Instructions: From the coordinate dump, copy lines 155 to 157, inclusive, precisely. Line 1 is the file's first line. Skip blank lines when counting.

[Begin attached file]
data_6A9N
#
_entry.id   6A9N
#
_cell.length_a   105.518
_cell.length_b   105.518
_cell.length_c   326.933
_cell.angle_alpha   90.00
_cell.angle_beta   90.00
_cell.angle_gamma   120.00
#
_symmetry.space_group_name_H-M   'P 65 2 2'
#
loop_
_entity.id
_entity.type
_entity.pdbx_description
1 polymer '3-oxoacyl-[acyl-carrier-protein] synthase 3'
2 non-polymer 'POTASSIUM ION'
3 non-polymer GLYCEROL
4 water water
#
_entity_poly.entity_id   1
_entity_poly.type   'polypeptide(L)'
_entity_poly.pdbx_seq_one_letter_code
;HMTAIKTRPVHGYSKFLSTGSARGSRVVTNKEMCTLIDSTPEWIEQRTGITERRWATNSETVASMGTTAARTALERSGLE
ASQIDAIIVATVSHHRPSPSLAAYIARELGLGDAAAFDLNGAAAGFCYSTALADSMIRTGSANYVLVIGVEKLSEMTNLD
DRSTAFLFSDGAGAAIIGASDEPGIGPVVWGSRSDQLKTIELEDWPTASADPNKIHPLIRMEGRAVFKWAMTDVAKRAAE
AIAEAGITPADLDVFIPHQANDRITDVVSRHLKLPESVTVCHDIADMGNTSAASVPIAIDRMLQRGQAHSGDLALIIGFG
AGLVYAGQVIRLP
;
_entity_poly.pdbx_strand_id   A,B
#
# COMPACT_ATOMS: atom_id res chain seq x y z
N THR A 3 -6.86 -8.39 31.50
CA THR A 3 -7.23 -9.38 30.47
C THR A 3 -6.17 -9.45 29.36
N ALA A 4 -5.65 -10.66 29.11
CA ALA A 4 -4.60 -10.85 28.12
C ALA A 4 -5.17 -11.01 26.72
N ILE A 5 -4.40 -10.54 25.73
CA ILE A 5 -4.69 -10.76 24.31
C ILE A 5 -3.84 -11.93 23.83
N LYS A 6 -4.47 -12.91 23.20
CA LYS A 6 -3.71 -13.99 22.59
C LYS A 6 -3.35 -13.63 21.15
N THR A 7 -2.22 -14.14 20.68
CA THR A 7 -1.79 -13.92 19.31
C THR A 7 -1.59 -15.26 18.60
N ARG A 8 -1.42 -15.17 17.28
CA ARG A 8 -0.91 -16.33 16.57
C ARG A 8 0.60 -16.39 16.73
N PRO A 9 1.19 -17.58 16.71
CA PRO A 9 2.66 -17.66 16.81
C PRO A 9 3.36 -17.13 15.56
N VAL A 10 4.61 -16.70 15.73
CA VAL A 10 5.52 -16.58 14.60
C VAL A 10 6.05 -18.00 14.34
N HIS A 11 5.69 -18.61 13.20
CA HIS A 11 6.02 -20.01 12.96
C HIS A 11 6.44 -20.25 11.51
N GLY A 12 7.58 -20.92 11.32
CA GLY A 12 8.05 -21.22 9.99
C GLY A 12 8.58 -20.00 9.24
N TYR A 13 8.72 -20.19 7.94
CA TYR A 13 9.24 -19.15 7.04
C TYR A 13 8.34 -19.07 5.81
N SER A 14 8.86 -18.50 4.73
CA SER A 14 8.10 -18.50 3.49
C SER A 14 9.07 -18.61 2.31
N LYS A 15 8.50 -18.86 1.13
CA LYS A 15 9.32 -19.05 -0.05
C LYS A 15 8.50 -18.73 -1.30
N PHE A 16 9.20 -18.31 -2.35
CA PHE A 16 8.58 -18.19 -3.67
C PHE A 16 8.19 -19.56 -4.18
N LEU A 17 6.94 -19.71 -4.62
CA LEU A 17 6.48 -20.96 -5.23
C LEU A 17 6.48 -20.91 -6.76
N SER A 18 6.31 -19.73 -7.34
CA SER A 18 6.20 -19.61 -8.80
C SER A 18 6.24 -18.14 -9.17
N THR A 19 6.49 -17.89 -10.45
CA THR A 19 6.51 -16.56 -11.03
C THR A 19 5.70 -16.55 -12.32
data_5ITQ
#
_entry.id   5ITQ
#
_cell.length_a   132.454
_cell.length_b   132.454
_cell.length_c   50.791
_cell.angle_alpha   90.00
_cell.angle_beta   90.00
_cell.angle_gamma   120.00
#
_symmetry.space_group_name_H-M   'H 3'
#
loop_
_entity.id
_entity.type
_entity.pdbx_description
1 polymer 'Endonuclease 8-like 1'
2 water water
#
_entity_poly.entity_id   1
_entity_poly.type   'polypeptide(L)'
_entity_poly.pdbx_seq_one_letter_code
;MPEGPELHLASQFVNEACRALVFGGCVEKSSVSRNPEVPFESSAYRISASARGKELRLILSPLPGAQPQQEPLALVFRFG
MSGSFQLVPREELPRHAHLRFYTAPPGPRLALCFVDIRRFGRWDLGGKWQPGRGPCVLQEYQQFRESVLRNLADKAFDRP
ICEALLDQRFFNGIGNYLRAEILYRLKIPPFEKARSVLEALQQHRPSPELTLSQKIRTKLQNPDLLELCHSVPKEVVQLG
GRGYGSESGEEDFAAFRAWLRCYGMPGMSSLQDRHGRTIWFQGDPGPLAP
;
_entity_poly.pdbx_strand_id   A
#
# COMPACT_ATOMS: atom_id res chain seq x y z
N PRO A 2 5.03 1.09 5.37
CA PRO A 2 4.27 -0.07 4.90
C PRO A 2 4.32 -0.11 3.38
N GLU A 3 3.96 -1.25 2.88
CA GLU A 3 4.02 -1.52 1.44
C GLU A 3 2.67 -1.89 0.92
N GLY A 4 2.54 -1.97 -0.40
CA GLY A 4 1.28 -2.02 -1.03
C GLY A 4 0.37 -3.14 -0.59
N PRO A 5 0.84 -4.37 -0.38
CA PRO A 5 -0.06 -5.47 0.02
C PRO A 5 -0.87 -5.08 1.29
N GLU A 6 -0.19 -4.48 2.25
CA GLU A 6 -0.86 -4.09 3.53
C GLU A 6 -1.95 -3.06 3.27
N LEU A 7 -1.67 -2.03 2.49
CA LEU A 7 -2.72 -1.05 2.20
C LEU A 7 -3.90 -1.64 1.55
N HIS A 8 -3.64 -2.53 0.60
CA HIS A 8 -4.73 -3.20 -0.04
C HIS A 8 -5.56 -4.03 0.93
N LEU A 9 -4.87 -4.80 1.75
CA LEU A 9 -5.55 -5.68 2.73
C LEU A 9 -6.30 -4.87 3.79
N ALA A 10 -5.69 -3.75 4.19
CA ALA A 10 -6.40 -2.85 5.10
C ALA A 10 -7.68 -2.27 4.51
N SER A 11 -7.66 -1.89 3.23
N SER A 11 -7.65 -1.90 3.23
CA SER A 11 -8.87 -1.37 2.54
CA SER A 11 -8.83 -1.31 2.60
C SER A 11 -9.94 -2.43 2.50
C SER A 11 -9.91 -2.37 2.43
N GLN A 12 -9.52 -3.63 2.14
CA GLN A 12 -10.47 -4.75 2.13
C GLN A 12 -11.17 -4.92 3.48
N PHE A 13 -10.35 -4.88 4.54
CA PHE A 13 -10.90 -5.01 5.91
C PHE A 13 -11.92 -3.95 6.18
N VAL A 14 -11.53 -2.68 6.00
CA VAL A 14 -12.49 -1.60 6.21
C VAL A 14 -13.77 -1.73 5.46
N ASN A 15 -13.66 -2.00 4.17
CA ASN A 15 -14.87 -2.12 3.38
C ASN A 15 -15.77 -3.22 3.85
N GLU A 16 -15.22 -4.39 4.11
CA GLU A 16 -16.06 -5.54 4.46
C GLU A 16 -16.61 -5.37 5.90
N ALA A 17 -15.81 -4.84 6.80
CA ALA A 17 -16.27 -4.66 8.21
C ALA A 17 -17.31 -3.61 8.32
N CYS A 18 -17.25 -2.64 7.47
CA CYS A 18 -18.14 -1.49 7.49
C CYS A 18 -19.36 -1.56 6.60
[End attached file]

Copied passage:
C PHE A 13 -11.92 -3.95 6.18
N VAL A 14 -11.53 -2.68 6.00
CA VAL A 14 -12.49 -1.60 6.21